How the American Rescue Plan could protect your water

by Trevor Russell

Minnesota could use American Rescue Plan relief funds to improve drinking water and water quality statewide through lead service line replacement and other measures. (Photo: Martin Falbisoner; Wikimedia Commons)

The American Rescue Plan

Following the initial announcement of an ambitious federal American Rescue Plan, FMR and our environmental allies were curious about how such funds might be used to enhance our environment.

The since-approved package (which provides ~$2.6 billion to Minnesota’s state coffers) includes language that specifies that the funds can be used for water and sewer infrastructure.

After years of struggling to adequately fund water infrastructure in Minnesota, we recently reached out to Governor Walz and Lieutenant Governor Flanagan to urge them to allocate $150 million toward water and wastewater infrastructure grant and loan programs, and an additional $15 million to ramp up the inventory and replacement of lead service lines to keep Minnesota families safe.

Our letter to Governor Walz and Lieutenant Governor Flanagan

April 12, 2021

Dear Governor Walz and Lieutenant Governor Flanagan,

Thank you for your leadership during these challenging times. You will soon have the opportunity to continue to lead in the pandemic recovery by allocating the funding Minnesota is set to receive under the federal American Rescue Plan (ARP).

On behalf of the undersigned groups, we are writing to urge you to allocate $150 million of these funds for the Public Facilities Authority’s (PFA) water and wastewater infrastructure grant and loan programs and an additional $15 million to ramp up the inventory and replacement of lead service lines that provide drinking water to Minnesota families.

The language of the ARP specifies that state fiscal relief can be used for water and sewer infrastructure, and we believe this is an important use of that funding that will benefit all Minnesotans. Water Infrastructure plays an essential role in protecting Minnesota’s waters through our drinking water, wastewater, and stormwater systems. However, it has become increasingly difficult to build and maintain these facilities due to a variety of issues, including aging infrastructure, the need to upgrade equipment and technology to address known and emerging pollutants, and new challenges posed by extreme weather events related to climate change.

The need for clean water impacts all Minnesotans, regardless of zip code, race, gender, or income level. Our state’s water infrastructure and waterways are interconnected. When it comes to water and wastewater, what happens in one facility impacts not only that specific area, but also downstream communities.

Lead is a highly poisonous metal and can affect almost every organ in the body and the nervous system. Children under 6 and developing fetuses are most susceptible to lead exposure because they absorb more lead than adults and their brains and nervous systems are still developing.

The U.S. Environmental Protection Agency (EPA) estimates that lead in drinking water can be 20% or more of a person’s lead exposure. We need to tackle the lead problem at its source. The most effective way to limit exposure to lead in drinking water is to remove Lead Service Lines (LSLs). These pipes connect a home or other building to the public water main line.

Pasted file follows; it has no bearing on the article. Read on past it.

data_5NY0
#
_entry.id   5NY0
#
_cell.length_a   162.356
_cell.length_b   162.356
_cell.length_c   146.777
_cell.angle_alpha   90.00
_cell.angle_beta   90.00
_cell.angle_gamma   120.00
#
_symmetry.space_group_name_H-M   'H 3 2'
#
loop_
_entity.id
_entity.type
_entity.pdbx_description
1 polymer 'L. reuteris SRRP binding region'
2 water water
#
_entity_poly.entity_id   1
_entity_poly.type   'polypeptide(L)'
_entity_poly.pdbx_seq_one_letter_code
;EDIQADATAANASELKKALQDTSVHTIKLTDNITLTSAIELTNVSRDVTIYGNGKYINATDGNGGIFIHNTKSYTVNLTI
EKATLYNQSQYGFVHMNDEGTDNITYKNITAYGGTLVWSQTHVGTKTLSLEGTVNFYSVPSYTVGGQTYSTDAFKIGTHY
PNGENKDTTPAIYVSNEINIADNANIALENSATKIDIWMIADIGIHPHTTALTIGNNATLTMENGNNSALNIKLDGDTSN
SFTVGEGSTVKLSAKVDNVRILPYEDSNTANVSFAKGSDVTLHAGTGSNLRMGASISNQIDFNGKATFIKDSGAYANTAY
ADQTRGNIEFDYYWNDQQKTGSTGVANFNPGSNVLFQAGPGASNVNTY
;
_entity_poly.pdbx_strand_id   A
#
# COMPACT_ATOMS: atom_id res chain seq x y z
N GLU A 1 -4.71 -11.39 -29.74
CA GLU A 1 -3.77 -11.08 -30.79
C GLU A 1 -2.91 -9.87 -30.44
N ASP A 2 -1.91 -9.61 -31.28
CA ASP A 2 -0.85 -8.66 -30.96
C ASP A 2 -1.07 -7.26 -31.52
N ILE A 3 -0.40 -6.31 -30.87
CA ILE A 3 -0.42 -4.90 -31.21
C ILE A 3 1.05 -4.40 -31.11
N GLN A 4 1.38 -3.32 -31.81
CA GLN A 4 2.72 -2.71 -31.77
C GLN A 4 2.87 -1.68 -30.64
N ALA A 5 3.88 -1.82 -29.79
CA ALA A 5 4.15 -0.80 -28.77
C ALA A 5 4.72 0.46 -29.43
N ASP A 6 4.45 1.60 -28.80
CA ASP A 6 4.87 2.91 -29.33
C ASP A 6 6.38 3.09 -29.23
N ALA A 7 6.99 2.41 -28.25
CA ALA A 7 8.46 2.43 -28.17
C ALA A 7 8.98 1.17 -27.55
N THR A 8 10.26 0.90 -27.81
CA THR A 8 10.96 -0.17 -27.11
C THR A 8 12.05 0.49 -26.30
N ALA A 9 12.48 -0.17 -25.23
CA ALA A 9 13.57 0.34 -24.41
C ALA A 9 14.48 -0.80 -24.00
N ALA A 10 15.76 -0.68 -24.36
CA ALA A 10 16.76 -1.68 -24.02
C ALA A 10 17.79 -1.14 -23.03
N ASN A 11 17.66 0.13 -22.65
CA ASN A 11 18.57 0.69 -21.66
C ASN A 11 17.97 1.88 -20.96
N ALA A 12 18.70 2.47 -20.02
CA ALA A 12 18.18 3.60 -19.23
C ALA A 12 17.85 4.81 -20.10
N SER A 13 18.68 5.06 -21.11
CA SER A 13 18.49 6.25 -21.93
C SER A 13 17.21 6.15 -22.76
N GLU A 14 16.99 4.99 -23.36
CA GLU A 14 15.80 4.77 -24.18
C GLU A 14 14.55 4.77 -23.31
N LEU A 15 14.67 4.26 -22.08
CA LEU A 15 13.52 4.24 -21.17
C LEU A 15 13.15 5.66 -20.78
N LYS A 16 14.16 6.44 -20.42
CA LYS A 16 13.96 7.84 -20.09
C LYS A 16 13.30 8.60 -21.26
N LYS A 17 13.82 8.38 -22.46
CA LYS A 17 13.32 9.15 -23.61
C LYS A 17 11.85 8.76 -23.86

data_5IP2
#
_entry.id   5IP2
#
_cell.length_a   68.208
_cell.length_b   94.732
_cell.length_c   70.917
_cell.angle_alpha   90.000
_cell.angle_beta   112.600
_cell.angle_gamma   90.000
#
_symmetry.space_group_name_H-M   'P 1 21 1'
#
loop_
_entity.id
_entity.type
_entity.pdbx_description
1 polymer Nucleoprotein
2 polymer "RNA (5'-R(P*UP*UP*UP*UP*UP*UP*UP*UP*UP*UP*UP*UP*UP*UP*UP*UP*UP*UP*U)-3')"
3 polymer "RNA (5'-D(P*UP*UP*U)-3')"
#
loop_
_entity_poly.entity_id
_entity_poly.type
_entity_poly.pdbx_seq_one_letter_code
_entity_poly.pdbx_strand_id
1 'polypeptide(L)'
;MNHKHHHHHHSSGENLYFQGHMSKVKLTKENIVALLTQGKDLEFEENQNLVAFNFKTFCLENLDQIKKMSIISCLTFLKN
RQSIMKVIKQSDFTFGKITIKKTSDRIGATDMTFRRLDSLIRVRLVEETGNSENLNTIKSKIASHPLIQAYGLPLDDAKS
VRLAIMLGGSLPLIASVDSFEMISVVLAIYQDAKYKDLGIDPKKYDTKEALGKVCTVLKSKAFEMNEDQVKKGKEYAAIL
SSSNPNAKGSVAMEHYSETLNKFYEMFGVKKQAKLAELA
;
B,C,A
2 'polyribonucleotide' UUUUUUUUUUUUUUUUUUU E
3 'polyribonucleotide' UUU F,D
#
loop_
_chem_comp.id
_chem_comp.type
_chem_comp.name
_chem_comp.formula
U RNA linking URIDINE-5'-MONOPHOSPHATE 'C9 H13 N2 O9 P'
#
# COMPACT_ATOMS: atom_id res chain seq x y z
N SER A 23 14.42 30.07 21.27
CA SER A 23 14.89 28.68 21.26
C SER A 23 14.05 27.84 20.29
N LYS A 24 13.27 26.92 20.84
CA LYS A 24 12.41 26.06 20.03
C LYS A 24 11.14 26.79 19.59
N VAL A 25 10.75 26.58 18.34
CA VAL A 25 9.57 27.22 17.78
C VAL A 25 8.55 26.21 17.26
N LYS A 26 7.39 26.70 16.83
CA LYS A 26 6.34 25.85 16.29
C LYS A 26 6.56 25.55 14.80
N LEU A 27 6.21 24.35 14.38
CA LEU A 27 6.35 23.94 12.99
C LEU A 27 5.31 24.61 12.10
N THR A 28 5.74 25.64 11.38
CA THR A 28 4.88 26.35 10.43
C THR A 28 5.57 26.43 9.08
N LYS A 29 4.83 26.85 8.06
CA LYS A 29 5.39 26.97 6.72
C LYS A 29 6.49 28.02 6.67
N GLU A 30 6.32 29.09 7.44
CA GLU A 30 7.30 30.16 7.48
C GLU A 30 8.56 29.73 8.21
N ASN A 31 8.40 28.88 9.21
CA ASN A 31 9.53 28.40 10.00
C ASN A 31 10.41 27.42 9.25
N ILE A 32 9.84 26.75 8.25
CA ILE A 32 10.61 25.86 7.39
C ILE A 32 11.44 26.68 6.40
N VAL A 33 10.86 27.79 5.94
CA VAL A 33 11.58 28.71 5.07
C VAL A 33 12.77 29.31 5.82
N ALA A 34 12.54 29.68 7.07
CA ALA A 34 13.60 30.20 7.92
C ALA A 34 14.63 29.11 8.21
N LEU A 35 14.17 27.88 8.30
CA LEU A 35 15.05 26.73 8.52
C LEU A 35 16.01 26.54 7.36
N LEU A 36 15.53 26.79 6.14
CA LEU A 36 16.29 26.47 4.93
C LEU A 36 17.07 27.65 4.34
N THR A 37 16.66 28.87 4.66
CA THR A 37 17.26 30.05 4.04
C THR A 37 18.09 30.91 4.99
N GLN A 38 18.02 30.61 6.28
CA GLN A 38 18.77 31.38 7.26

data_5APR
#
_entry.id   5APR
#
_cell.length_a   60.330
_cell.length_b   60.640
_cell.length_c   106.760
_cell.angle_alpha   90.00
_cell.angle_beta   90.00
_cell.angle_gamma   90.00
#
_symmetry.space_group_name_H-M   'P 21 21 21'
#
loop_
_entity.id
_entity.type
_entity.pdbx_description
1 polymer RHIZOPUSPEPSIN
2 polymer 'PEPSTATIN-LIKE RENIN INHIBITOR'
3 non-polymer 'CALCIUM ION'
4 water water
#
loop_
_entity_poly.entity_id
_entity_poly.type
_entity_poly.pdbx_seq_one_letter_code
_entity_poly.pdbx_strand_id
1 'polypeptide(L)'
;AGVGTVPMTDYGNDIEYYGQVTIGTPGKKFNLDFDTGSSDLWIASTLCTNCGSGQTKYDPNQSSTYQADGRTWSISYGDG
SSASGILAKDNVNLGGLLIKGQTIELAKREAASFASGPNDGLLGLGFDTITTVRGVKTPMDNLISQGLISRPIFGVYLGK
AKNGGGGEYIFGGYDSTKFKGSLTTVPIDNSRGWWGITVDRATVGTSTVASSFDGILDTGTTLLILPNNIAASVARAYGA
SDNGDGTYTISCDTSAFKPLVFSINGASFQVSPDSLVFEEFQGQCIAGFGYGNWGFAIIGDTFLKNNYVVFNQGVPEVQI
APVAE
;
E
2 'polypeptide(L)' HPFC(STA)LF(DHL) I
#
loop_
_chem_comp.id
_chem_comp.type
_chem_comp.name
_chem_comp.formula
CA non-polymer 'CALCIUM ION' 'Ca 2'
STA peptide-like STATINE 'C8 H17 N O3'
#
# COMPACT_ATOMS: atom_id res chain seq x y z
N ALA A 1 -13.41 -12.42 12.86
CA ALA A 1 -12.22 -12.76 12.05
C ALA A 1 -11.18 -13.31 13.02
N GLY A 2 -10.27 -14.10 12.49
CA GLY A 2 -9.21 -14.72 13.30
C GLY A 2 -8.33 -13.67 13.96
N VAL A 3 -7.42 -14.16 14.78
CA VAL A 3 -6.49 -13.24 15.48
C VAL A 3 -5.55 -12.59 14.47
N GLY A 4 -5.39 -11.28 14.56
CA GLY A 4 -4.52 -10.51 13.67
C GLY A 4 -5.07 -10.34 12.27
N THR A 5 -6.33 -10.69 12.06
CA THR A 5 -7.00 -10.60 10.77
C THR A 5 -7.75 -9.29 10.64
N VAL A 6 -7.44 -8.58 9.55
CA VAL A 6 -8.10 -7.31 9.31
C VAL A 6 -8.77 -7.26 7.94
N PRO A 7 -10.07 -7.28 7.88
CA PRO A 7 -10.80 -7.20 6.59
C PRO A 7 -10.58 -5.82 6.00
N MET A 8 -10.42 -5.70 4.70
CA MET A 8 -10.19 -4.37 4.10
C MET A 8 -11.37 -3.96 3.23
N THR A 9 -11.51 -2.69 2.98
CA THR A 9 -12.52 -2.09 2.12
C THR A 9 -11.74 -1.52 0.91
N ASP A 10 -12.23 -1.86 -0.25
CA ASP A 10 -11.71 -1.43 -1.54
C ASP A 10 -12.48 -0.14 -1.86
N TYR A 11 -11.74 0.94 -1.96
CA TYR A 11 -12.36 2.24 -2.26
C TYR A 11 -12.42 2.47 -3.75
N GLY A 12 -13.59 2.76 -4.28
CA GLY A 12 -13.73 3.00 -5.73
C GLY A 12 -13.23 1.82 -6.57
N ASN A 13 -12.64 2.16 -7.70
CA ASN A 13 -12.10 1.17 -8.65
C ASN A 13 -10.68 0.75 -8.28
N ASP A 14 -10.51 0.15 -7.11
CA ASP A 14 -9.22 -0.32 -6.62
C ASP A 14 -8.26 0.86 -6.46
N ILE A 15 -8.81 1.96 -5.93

There is no safe level of lead in drinking water. We want communities to be proactive about lead service line removal. Lower-income communities, communities with higher populations of people of color, and with large immigrant populations and English Language Learners often do not have their lines replaced as quickly as wealthier, predominantly white communities. Safe and affordable drinking water is a basic human right and with these funds we can prioritize LSL removal in these environmental justice communities.

Fully replacing all LSLs is not cheap. EPA estimates that it will cost as much as $45 billion across the country to fully replace all LSLs. In Minnesota, the Department of Health estimates it will cost as much as $350 million. For an individual homeowner, depending on multiple factors, the cost to remove an LSL could range between $3,000-$11,000, which is a huge barrier for many people especially those with lower or fixed income.

We greatly appreciate the funding provided for the PFA programs in the 2020 bonding bill. Despite this investment, PFA programs remain underfunded and dozens of critical projects are currently on the waiting list. We urge you and your Administration to include $150 million in funding for the PFA programs and $15 million to begin to assist communities to inventory and remove LSLs as you allocate the ARP funds.

Sewers, wastewater, drinking water facilities, and pipes and pumps play an essential role in ensuring that all Minnesotans have equal access to clean water as well as safe drinking water. These ARP funds would help to achieve these goals while protecting consumers from utility charges and rate increases.

Thank you for your attention to this important matter.


Minnesota Environmental Partnership
Clean Water Action Minnesota
CURE (Clean Up the River Environment)
Friends of the Mississippi River
Environment Minnesota
League of Women Voters Minnesota
Minnesota Center for Environmental Advocacy
Minnesota Ornithologists Union
Minnesota Trout Unlimited
Minnesota Well Owners Organization
Renewing the Countryside
The Nature Conservancy